Tobacco manufacturers won a key victory yesterday when a third federal appeals court ruled that the mandatory health warnings on cigarette packages bar injured smokers from claiming that they weren't told they might be harmed.

The 3-0 decision by the 1st U.S. Circuit Court of Appeals -- the second of its kind in four days -- sent tobacco stocks surging on Wall Street and dampened hopes of product-liability plaintiffs.

Similar rulings were issued by the 3rd Circuit Court of Appeals in 1986 and the 11th Circuit last Friday. Plaintiffs have hoped for conflicting opinions at the appellate level that could lead to a decision by the Supreme Court.

The decision yesterday, overturning a ruling by a district court in Boston, grew out of a lawsuit brought against Liggett & Myers Tobacco Co. Inc. by the heirs of a heavy smoker, Joseph C. Palmer, who died of lung cancer seven years ago today. He was 49 and lived in Newton, Mass.

The suit alleged that warnings on the package, which were required by the Federal Cigarette Labeling and Advertising Act in 1965, were insufficient and that Liggett's advertising and promotion were improper under state statutes and common law.

Liggett countered that the federal labeling law prohibited smokers from making such claims in suits and preempted any mandatory warnings other than those dictated by Congress.

In a 23-page opinion in which the final section was titled "The Last Puff," Circuit Judge John R. Brown wrote that the labeling law carefully balanced separate national interests: a concern for public health and protection of the sale of tobacco. It is "inconceivable" that Congress intended to have that balance "superceded by the views of a single state, indeed, perhaps of a single jury in a single state," he said.

Brown summed up the appellate panel's conclusion this way: "A suit for damages on a common law theory of inadequate warning -- if the warning given complies with the act -- disrupts excessively the balance of purpose set by Congress, and is thus preempted."

Mainly because of Brown's qualification about compliance, some observers said the ruling appeared to be narrower than that handed down in April 1986 by the 3rd Circuit in Philadelphia. That ruling was adopted last Friday by the 11th Circuit in Atlanta.

The 3rd Circuit held that federal law preempts any plaintiff's claim based on a manufacturer's advertising and promotion. Despite that ruling, the case from which it arose is set for trial in Newark in October on other grounds -- such as the harm to the smoker before 1965, when the warnings first appeared.

The companies in the Philadelphia appeal were Liggett, Philip Morris Inc. and Loews Corp., successor to P. Lorillard. The company in the Atlanta appeal was American Brands Inc.

Last January the Supreme Court declined to review the 3rd Circuit decision. But the issue could reach the court if there is a conflicting ruling in a case from Tennessee that has been argued before the 6th U.S. Circuit Court of Appeals in Cincinnati, or by a state supreme court. In addition, a Montana case is expected eventually to go to the 9th U.S. Circuit Court of Appeals in San Francisco.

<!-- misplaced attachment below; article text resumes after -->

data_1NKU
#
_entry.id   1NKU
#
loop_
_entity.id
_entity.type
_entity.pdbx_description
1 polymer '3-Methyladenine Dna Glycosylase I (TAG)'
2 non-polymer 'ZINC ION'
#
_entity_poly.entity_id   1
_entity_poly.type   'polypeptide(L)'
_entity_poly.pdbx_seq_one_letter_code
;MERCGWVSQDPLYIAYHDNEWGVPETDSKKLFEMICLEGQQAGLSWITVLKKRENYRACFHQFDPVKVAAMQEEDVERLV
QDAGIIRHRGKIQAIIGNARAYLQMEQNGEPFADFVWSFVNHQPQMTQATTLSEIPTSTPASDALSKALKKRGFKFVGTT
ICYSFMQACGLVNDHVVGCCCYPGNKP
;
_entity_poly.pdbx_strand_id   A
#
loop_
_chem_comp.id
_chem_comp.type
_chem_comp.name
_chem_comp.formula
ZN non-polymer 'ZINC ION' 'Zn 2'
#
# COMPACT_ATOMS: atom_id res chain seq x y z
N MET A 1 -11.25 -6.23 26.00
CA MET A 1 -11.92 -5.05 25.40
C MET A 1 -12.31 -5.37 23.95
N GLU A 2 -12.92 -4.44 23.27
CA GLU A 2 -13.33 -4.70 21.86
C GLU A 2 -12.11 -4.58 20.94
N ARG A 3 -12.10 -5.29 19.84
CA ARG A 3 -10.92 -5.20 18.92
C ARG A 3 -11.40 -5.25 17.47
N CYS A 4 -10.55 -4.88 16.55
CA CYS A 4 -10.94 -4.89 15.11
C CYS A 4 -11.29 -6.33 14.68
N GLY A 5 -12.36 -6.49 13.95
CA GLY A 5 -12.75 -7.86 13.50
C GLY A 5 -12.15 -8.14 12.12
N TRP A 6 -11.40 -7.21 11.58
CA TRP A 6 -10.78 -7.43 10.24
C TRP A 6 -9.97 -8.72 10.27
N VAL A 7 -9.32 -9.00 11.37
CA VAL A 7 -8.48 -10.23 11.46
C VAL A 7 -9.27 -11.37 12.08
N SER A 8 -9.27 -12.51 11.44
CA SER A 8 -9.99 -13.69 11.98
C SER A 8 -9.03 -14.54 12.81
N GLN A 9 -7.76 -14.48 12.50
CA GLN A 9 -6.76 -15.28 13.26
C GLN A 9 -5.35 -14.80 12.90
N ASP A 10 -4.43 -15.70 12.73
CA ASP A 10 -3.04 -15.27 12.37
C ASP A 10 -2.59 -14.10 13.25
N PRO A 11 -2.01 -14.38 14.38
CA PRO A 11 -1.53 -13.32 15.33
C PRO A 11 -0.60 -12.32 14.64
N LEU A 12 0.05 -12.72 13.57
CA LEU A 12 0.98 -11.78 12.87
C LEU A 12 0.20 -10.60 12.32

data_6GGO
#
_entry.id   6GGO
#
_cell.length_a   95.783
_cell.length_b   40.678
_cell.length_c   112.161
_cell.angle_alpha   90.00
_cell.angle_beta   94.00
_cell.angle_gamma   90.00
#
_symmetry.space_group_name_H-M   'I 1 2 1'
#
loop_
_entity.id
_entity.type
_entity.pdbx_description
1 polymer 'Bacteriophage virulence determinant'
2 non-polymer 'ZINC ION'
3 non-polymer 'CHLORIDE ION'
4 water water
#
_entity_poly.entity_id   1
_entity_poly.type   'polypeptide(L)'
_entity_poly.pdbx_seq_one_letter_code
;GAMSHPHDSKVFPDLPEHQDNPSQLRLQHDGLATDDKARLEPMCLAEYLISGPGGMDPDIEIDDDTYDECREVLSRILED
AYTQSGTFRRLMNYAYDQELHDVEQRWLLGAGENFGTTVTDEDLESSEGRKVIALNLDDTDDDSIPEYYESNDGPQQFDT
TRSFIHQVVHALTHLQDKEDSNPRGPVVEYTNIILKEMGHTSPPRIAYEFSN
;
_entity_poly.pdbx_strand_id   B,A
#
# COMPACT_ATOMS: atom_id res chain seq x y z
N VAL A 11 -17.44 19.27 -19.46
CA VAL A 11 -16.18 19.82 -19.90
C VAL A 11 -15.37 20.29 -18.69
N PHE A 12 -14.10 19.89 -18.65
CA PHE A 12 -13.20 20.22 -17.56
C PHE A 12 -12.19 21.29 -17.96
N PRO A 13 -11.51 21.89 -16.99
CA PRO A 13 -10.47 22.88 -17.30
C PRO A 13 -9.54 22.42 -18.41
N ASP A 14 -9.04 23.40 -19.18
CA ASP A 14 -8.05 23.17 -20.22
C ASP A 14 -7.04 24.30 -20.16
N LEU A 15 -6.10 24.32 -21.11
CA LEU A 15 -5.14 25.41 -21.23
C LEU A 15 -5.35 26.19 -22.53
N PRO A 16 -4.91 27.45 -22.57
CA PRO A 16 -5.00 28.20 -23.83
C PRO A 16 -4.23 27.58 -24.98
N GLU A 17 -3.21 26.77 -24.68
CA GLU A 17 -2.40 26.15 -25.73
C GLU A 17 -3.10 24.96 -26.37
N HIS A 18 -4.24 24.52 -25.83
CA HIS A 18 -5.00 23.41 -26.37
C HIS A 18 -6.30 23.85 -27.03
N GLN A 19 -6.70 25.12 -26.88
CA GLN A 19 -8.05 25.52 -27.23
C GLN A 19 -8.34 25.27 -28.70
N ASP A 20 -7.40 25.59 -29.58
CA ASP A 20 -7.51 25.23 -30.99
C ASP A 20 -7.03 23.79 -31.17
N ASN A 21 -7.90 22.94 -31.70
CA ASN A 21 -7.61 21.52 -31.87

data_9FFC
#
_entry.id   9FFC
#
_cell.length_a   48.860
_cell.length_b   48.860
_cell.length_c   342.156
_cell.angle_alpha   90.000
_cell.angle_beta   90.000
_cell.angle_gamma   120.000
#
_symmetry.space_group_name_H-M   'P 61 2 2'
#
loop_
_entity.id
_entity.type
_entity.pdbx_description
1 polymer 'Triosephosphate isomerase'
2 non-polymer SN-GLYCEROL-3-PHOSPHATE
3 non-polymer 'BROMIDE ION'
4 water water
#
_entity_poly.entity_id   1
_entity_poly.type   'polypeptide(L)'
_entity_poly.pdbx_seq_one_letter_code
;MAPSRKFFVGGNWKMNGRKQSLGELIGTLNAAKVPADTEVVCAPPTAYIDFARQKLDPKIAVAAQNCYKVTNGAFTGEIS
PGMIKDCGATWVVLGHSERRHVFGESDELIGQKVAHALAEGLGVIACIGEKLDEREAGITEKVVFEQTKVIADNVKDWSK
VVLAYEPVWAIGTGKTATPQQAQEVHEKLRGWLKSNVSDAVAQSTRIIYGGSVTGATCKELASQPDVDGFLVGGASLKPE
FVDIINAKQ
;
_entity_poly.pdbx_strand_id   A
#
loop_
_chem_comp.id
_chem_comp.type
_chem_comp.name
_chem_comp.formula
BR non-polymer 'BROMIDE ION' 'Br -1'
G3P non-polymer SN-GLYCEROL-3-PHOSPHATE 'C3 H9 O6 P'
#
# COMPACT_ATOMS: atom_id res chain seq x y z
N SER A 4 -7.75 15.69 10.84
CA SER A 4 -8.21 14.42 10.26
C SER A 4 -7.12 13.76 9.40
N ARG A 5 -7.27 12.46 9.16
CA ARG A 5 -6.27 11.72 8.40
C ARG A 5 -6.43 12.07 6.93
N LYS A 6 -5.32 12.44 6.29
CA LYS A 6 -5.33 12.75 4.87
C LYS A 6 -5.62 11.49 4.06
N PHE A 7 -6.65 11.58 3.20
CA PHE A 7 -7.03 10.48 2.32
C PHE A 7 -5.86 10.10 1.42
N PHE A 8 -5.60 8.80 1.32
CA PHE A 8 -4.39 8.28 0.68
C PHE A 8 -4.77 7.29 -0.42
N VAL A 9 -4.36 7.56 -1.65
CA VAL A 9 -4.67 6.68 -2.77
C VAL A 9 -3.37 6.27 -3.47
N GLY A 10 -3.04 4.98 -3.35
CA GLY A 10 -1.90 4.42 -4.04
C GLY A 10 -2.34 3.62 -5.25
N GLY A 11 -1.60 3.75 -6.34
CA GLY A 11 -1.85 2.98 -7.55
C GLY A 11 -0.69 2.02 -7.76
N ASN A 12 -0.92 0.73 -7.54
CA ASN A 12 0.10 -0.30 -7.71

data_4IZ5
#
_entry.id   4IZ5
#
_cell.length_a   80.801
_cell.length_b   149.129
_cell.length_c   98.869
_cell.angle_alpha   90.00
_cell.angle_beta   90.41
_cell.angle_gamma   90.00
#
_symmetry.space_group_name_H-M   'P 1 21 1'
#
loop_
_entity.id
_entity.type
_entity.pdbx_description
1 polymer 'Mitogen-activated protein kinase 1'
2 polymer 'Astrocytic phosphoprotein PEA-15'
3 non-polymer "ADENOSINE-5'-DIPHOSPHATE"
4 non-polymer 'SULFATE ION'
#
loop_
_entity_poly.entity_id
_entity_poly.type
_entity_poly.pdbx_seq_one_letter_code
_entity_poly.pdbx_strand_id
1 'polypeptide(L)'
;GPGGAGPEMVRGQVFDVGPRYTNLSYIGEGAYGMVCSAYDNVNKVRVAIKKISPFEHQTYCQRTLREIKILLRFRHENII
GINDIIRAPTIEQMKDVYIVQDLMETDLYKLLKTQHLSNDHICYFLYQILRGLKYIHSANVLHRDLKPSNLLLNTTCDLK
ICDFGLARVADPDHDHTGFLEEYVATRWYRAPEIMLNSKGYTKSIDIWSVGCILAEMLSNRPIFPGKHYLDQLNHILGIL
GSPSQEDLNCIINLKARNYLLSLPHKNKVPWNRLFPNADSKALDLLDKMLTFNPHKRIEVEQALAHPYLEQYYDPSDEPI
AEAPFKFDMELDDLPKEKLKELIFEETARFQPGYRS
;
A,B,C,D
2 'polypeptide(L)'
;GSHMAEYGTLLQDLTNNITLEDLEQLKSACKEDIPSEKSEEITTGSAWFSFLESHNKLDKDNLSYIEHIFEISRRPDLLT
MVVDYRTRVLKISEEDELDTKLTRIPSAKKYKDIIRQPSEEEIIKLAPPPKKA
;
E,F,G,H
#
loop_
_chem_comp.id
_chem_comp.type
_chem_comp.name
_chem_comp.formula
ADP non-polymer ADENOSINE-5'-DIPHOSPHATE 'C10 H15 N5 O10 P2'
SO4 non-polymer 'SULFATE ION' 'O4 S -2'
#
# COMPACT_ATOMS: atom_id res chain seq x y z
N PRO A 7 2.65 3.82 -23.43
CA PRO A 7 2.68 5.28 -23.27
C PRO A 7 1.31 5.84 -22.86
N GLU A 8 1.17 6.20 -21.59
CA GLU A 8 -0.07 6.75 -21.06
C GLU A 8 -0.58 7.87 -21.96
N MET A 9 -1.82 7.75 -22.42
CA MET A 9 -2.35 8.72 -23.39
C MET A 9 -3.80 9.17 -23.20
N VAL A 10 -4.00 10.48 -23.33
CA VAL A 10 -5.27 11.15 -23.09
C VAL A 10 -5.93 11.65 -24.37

A Liggett spokesman said the company was "very pleased" with yesterday's decision and believes it "significantly limits the scope of claims that plaintiffs can bring." Liggett is part of Liggett Group Inc., which is owned by privately held Grandmet U.S.A. Inc., a unit of Grand Met PLC of Britain.

In a similar statement, a spokesman for Philip Morris said, "While we expect product-liability litigation against tobacco companies to continue, we will continue to defend it as vigorously as we have in the past."

No cigarette company has ever paid out a dime to a smoker, either to settle a claim or as a result of a court verdict.

Northeastern University law professor Richard A. Daynard, chairman of the Tobacco Products Liability Project, said yesterday's decision doesn't bar claims based on injuries triggered before the warning took effect or on claims that cigarettes are intrinsically dangerous or defective.

The decision "is bad news, but not fatal," Daynard said. "It certainly does not mean that tobacco litigation is dead." He also said that if the 1st Circuit was correct, "I think it's time for Congress to amend the statute."

The prices of tobacco-company stock rose sharply, led by Philip Morris, which rose 6 3/4 to $119.82 1/2, and RJR Nabisco Inc., up 3 3/8 to $69.12 1/2.

Analyst Marc Cohen of Sanford Bernstein & Co. told Dow Jones News Service that he expected tobacco stocks to trade at higher levels, but said it would be "foolish to conclude that the risks of product-liability legislation have been completely eliminated."

Cohen said he believes Philip Morris stock will trade within the next year at 17 times earnings, compared to the current ratio of 12.

Kidder Peabody analyst Roy Burry said: "The unfair valuations {of tobacco stocks} are a thing of the past and the valuation gap between a fair market value will be closed significantly."